In this episode, I speak with Pernilla Myrne and Laury Silvers about the limits of historical sources, the methods historians employ to uncover the lives of the marginalized in society, and the role of the imaginative as a space for giving voice to the silenced.
Sources cited in the episode:
Abdel-Latif, Sara. “Narrativizing Early Mystic and Sufi Women: Mechanisms of gendering in Sufi hagiographies,” Routledge Handbook of Sufism. Abingdon: Routledge, 2021.
Jones-Rogers, Stephanie. They Were Her Property: White Women as Slave-Owners in the American South. Yale University Press, 2019.
Mahmood, Saba. Politics of Piety: The Islamic Revival and the Feminist Subject. Princeton: Princeton University Press, 2011.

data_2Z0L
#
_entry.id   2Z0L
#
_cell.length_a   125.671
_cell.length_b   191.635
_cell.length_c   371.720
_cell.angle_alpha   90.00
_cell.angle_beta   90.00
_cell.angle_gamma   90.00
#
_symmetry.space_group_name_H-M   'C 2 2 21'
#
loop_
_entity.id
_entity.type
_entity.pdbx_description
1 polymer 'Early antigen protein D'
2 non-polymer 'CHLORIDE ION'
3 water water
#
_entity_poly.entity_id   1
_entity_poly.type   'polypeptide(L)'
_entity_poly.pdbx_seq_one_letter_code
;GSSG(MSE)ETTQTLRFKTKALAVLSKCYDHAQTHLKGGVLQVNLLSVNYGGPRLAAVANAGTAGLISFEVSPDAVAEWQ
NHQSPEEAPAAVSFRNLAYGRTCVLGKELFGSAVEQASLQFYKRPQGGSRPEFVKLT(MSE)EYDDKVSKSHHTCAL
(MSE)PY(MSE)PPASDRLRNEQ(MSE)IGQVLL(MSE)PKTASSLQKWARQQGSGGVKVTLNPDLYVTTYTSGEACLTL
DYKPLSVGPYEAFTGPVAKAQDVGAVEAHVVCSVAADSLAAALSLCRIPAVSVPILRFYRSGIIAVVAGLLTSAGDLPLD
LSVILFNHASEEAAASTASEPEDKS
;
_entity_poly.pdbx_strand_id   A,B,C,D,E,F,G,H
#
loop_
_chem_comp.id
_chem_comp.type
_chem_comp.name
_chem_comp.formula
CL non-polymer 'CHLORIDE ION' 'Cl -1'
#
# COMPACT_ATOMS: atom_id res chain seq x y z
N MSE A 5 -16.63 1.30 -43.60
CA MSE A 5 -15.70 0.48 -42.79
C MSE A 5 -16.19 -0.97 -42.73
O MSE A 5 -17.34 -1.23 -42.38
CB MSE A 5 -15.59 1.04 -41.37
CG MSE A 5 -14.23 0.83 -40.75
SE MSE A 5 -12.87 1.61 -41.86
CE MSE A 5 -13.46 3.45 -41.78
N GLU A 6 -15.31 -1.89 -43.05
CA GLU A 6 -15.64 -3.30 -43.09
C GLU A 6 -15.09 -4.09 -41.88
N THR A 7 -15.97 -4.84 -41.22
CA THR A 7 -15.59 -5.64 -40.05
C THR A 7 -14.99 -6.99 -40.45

Nguyen, Martin. Sufi Master and Qur’an Scholar. Oxford: Oxford University Press, 2012.
Pernilla Myrne is an Associate Professor of Arabic Literature and History at the University of Gothenburg, Sweden. She has published on the representation of women and women as creative agents in pre-modern Arabic literature, including the monograph Female Sexuality in the Early Medieval Islamic World (IB Tauris, 2020), history of emotions and slavery. Her current research explores the manuscript traditions and reception of medieval Arabic sex advice manuals, aiming at looking into attitudes to sexuality in the medieval Islamic world.
Laury Silvers is a retired historian of early Sufism and the lives and practices of early pious and mystic women who writes historical mysteries set in the time and place of her research. Follow her on Twitter @waraqamusa and explore her website for the historical background of the novels and audio readings.